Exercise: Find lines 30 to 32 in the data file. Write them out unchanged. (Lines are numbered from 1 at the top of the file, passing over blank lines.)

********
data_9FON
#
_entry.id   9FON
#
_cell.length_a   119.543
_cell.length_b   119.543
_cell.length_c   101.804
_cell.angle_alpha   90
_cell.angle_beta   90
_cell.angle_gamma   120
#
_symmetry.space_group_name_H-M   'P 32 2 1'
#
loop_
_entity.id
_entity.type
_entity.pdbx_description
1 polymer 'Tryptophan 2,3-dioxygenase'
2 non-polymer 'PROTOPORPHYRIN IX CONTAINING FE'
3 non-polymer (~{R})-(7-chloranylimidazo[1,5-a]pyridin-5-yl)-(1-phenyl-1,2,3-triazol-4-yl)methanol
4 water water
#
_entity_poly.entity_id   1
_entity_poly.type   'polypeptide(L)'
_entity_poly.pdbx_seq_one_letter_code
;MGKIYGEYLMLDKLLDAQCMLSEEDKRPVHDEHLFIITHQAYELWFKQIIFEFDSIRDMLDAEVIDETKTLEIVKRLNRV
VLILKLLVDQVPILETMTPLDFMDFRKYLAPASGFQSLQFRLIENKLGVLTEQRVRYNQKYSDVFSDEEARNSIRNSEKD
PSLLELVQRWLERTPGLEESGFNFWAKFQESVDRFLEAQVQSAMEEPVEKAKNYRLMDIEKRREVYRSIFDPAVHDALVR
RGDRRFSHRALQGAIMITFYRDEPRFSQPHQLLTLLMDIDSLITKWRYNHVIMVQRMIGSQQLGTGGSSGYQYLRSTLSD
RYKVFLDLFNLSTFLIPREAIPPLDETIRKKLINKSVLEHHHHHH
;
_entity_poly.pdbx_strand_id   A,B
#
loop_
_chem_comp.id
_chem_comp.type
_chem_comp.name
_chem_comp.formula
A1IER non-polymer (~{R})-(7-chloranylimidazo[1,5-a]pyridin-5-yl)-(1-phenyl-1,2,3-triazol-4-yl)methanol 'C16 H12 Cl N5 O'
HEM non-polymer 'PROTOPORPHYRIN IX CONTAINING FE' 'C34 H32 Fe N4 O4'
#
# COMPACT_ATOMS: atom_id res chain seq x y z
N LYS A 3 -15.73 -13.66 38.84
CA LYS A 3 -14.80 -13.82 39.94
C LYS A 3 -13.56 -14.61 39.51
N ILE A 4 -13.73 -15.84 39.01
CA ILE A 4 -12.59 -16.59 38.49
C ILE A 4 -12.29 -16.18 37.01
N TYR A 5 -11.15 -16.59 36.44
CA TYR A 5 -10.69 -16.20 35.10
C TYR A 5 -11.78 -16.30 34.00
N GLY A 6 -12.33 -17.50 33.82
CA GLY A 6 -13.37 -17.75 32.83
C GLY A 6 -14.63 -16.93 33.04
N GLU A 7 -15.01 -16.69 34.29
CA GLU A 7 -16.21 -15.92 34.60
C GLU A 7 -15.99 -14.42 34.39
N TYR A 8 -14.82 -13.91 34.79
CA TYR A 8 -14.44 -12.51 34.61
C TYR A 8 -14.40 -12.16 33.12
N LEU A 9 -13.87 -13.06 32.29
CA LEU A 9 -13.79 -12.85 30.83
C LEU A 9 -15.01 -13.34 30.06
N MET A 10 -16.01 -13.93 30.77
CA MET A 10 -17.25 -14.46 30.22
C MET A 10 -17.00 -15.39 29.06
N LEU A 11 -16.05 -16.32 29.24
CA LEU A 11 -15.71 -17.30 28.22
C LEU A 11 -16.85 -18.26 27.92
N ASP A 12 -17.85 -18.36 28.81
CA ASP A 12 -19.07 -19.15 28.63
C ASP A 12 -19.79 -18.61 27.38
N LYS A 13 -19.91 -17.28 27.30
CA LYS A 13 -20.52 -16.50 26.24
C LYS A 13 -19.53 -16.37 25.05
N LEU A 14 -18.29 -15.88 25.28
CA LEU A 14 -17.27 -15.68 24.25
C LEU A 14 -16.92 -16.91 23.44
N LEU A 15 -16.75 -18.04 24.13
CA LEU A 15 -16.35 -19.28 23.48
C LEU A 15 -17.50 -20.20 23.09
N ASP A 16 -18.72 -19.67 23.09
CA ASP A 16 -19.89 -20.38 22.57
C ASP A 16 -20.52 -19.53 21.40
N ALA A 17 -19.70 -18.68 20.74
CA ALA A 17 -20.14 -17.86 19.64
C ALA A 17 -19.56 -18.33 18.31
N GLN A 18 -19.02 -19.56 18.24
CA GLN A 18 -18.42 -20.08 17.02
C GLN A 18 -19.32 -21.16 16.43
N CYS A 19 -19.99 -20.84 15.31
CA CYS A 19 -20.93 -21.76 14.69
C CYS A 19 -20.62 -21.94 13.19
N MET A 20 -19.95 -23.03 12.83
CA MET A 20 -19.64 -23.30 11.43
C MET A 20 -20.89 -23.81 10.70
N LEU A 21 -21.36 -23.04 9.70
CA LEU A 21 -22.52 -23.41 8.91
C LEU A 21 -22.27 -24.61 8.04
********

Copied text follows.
RYKVFLDLFNLSTFLIPREAIPPLDETIRKKLINKSVLEHHHHHH
;
_entity_poly.pdbx_strand_id   A,B